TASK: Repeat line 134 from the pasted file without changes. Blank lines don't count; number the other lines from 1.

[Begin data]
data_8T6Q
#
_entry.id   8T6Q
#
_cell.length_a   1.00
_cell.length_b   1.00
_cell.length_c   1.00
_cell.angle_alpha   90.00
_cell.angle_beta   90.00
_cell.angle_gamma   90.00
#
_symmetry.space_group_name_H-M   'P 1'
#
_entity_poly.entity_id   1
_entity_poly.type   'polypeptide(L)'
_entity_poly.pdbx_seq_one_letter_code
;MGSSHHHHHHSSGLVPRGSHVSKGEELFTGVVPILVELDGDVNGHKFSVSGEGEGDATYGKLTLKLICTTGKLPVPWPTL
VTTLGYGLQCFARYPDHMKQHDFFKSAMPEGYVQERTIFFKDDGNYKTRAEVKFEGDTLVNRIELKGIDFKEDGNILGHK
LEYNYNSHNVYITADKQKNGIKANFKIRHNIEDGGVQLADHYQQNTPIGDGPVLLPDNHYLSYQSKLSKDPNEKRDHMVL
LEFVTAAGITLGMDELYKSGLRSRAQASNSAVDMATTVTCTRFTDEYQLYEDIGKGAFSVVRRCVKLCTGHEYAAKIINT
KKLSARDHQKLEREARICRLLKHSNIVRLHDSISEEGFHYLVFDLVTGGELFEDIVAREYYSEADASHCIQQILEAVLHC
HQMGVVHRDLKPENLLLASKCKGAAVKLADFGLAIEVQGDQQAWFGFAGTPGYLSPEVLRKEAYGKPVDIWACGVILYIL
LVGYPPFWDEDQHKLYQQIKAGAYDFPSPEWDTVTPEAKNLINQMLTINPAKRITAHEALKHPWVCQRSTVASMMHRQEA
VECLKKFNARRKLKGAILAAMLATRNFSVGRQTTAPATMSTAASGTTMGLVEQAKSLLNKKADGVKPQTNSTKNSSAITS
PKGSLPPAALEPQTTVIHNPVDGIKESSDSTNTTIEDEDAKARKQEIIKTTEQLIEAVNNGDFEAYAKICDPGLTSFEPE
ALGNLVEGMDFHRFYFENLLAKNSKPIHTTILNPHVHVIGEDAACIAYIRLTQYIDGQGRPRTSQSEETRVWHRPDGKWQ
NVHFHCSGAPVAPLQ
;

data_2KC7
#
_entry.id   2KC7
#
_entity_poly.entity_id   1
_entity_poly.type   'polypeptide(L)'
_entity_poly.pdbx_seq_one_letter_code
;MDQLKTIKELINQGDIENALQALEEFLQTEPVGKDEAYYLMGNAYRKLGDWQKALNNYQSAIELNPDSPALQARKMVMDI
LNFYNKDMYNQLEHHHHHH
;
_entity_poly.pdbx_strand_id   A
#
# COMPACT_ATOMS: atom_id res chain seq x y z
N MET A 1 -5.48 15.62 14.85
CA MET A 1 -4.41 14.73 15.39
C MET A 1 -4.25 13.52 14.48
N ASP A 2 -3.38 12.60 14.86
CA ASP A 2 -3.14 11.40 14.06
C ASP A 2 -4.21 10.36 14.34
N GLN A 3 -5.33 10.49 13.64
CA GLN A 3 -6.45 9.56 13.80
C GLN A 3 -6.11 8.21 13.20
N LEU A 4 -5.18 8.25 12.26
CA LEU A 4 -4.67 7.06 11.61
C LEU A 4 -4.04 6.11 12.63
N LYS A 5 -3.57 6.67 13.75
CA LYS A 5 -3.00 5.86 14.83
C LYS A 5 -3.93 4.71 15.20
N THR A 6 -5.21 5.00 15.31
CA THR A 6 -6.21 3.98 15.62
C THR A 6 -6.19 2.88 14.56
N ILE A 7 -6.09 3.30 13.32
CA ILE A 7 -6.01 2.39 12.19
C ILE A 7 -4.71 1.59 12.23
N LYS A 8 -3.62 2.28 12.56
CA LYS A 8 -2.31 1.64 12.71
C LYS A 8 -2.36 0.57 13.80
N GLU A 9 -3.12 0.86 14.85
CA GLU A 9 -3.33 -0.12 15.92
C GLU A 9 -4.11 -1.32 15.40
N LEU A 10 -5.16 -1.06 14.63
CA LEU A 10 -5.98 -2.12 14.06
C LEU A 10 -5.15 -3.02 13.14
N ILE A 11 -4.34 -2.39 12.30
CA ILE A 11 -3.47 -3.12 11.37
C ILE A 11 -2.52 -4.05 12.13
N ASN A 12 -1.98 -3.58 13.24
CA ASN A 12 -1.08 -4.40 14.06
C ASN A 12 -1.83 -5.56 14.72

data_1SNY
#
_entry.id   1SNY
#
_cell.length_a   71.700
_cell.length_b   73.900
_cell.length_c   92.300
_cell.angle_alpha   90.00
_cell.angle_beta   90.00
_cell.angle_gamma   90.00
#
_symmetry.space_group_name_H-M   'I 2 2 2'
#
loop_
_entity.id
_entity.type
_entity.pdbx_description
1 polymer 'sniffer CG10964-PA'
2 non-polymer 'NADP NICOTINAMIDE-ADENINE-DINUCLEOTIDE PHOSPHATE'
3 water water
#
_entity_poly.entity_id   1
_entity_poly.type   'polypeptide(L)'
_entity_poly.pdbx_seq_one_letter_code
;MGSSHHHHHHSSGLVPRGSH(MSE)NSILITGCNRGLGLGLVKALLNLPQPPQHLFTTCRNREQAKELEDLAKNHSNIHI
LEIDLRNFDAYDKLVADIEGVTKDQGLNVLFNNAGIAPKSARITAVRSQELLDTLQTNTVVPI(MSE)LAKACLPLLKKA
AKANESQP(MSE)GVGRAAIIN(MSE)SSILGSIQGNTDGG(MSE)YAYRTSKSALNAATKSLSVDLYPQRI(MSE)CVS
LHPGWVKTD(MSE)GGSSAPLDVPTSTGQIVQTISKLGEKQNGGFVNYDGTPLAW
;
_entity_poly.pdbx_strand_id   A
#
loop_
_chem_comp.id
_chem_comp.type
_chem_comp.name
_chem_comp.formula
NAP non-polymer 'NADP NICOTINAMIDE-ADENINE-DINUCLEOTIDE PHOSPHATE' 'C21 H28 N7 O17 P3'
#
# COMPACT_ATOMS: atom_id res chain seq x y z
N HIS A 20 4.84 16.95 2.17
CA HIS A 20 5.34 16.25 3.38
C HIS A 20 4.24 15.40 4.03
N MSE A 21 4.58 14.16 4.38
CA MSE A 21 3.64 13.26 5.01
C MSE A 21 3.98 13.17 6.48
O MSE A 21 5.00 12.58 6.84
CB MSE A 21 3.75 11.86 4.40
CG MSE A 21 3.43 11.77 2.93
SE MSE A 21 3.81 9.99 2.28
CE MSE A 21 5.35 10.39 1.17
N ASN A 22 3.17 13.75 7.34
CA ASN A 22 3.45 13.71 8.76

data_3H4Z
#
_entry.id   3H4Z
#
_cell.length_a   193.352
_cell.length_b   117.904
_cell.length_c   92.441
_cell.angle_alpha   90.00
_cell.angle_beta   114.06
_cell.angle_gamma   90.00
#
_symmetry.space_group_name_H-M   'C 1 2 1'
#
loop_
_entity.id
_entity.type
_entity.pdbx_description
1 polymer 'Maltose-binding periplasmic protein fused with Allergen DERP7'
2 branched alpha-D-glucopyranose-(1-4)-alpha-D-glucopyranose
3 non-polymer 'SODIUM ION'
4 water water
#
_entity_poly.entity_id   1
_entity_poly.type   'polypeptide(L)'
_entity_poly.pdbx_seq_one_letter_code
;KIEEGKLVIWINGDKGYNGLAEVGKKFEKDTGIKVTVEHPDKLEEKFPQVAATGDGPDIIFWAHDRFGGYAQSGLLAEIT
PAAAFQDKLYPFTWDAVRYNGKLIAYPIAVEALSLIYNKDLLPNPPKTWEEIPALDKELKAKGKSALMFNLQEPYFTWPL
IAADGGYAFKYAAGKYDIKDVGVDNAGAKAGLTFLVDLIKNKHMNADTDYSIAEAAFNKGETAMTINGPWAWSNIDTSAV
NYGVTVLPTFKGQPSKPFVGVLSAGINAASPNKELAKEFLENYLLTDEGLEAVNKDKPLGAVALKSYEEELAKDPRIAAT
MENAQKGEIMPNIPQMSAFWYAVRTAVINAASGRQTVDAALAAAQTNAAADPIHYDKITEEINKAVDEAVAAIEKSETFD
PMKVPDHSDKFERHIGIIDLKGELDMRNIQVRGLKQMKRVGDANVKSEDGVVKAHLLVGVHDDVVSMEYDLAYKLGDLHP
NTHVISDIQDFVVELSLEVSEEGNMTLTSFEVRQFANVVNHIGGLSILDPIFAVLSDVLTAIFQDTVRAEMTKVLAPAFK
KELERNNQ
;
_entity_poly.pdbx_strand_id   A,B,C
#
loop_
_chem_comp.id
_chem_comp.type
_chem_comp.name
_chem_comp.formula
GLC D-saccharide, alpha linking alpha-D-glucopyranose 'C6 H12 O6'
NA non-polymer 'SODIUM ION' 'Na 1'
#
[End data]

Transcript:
_cell.length_a   193.352